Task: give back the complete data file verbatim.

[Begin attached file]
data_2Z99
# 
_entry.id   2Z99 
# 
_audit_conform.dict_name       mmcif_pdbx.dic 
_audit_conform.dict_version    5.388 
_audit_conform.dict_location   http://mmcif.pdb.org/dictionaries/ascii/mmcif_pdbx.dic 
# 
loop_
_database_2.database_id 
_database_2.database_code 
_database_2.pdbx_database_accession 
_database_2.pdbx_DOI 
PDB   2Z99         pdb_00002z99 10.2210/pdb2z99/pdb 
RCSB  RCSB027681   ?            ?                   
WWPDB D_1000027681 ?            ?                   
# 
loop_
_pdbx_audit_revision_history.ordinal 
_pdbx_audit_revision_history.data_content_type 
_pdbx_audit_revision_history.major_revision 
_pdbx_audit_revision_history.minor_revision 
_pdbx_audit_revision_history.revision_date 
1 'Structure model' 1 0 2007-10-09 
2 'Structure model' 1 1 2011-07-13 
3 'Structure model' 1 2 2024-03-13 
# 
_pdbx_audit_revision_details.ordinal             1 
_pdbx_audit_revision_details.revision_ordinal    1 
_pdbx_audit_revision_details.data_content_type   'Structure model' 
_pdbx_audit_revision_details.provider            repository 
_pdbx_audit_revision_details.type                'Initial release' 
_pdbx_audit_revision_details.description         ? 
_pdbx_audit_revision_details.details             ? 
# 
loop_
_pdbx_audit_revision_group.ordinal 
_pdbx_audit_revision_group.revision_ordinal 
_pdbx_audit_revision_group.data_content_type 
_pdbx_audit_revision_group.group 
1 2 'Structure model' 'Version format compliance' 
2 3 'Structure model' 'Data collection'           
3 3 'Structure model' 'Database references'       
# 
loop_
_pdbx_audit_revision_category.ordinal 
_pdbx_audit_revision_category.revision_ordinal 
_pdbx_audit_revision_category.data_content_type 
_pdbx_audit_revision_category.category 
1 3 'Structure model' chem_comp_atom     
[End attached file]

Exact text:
data_2Z99
# 
_entry.id   2Z99 
# 
_audit_conform.dict_name       mmcif_pdbx.dic 
_audit_conform.dict_version    5.388 
_audit_conform.dict_location   http://mmcif.pdb.org/dictionaries/ascii/mmcif_pdbx.dic 
# 
loop_
_database_2.database_id 
_database_2.database_code 
_database_2.pdbx_database_accession 
_database_2.pdbx_DOI 
PDB   2Z99         pdb_00002z99 10.2210/pdb2z99/pdb 
RCSB  RCSB027681   ?            ?                   
WWPDB D_1000027681 ?            ?                   
# 
loop_
_pdbx_audit_revision_history.ordinal 
_pdbx_audit_revision_history.data_content_type 
_pdbx_audit_revision_history.major_revision 
_pdbx_audit_revision_history.minor_revision 
_pdbx_audit_revision_history.revision_date 
1 'Structure model' 1 0 2007-10-09 
2 'Structure model' 1 1 2011-07-13 
3 'Structure model' 1 2 2024-03-13 
# 
_pdbx_audit_revision_details.ordinal             1 
_pdbx_audit_revision_details.revision_ordinal    1 
_pdbx_audit_revision_details.data_content_type   'Structure model' 
_pdbx_audit_revision_details.provider            repository 
_pdbx_audit_revision_details.type                'Initial release' 
_pdbx_audit_revision_details.description         ? 
_pdbx_audit_revision_details.details             ? 
# 
loop_
_pdbx_audit_revision_group.ordinal 
_pdbx_audit_revision_group.revision_ordinal 
_pdbx_audit_revision_group.data_content_type 
_pdbx_audit_revision_group.group 
1 2 'Structure model' 'Version format compliance' 
2 3 'Structure model' 'Data collection'           
3 3 'Structure model' 'Database references'       
# 
loop_
_pdbx_audit_revision_category.ordinal 
_pdbx_audit_revision_category.revision_ordinal 
_pdbx_audit_revision_category.data_content_type 
_pdbx_audit_revision_category.category 
1 3 'Structure model' chem_comp_atom     